Fish Farm Diseases Pass Genes to Human Diseases, Nov 24, 2011

Of the 75 or so world press articles that I have read on ISA, many of them make the point that it cannot be passed to humans. I would have expected this as it is a cold, water-borne virus and making the change to being in air and in warm blooded animals is a stretch.

However, you should know that in Chile scientists have just shown that fish farm bacteria can pass drug resistance genes to mammalian bacteria - dogs then humans. See this link:

This results from overuse of antimicrobial chemicals to prevent Atlantic salmon from getting diseases. Genes for chemical resistance - for example, to tetracyclines, pass between pathogens and thus to humans, making the antibiotics we use useless.

Also, farmed salmon were shown to retain residual levels of drugs, and this could negatively affect common broad spectrum antibiotics used in humans who eat the fish - ones for salmonella for instance. Much of Chilean farmed salmon is sold in the USA. See: Rev Med Chil. 2011 Jan;139(1):107-18. Epub 2011 Apr 11.

You may want to refrain from eating farmed salmon. As the illegal cypermethrin - for killing sea lice, a different kind of chemical - was apparently used for years by Cooke Aquaculture in Nova Scotia - court case pending, this means farmed salmon from more than one country may have chemicals you may not want to eat.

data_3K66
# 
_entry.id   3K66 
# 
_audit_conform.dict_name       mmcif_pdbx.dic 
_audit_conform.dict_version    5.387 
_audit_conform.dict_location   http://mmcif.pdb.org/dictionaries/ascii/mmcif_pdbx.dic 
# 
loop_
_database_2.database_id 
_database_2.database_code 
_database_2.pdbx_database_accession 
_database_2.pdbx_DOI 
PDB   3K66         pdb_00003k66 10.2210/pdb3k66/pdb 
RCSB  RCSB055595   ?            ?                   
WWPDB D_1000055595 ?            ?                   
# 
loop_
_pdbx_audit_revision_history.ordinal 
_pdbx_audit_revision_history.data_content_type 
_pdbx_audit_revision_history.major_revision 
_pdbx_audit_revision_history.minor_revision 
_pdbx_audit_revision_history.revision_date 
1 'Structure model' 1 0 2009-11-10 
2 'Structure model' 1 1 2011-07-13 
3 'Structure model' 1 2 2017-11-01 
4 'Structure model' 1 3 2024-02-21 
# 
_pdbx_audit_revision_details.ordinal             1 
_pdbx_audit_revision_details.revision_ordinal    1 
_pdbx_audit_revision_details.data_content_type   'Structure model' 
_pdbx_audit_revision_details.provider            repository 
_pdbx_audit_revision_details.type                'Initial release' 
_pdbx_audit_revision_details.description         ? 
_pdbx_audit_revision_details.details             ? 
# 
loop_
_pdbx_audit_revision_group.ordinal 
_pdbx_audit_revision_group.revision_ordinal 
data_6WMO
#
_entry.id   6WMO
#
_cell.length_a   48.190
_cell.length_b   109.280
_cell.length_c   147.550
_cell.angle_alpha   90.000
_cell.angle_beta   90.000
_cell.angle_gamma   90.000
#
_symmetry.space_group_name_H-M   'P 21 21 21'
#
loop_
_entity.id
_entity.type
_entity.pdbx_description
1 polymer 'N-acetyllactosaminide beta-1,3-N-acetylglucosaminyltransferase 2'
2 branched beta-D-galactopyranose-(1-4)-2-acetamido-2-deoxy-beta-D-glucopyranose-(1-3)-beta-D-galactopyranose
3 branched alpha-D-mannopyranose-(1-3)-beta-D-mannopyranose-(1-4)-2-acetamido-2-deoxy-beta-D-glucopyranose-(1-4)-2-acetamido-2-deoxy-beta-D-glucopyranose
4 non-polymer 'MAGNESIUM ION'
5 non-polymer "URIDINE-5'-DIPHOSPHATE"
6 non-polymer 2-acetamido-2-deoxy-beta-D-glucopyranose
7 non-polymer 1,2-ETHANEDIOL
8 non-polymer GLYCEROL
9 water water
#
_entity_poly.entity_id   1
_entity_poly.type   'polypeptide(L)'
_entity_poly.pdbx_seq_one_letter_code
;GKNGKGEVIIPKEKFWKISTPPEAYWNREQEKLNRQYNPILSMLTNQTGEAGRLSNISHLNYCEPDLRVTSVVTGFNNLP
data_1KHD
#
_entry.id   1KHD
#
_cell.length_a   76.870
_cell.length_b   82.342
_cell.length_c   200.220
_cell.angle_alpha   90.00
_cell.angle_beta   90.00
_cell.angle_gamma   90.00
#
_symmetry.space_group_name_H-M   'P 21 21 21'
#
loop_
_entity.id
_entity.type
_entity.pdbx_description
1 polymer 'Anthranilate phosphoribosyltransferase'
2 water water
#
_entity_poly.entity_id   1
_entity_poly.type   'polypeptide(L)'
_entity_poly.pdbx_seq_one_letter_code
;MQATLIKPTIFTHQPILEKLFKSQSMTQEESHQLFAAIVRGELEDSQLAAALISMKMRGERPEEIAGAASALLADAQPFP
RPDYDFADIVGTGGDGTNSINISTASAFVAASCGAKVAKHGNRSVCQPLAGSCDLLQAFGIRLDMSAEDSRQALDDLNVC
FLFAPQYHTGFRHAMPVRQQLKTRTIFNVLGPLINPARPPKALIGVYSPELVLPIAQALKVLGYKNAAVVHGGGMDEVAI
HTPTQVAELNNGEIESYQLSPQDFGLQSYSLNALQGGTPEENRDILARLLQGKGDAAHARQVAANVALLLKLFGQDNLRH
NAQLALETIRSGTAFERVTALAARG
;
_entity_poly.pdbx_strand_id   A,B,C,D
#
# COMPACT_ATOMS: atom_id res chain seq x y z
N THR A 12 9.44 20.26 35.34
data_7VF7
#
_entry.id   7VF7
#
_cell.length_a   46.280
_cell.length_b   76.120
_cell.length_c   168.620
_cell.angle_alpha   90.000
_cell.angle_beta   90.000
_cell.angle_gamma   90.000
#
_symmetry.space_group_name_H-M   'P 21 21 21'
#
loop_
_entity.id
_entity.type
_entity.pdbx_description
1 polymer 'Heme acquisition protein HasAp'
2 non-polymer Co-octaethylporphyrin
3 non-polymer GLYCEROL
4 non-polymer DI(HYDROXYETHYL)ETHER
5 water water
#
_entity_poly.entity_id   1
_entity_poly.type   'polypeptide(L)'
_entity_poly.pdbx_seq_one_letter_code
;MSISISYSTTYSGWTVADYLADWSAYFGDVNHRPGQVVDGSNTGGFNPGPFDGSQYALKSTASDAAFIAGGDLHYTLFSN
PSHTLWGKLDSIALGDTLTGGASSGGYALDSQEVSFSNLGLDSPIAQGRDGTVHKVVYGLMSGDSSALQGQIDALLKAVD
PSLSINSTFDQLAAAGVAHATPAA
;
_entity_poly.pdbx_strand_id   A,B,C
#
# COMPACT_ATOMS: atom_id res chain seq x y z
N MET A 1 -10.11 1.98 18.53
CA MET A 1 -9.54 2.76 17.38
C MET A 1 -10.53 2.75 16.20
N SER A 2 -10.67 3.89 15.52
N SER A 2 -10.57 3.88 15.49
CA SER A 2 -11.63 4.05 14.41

Also: See: Rev Med Chil. 2004 Aug;132(8):1001-6.

One abstract says: "The passage of antibiotic resistance genes from aquatic bacteria to human and animal pathogens has been demonstrated, indicating that industrial use of antibiotics in aquaculture affects negatively the antibiotic therapy of human and animal bacterial infections."

LinkSee:, for a 2010 paper on this subject.
See:, for a 2003 paper on this subject.

See: For a 2011 paper. "Researchers from Tufts University School of Medicine agree on the controversial, non-therapeutic use of antibiotics in food animals and fish farming as a cause of antibiotic resistance." The report's main conclusions can be found in the linked article.

Thursday, 10 November 2011

MINISTER Ashfield Denies BC ISA - Nov 9, 2011 - Updated Nov, 17, 2011

This link will take you to the DFO Minister, Keith Ashfield's comments on recent ISA results for wild Pacific salmon:

Here are some comments on the release:

1. Most importantly the news release denies there is ISA in BC, and fails to recognize all the evidence, or put the information fairly.

2. Ashfield does not establish an armslength multinational lab on the west coast to test wild salmon for ISA with our American friends. The Cohen testimony suggests conflicts of interest - staff and resources - in DFO, other government, industry and academics. It is important that the multinational lab be public and free to report without interference from DFO and so on.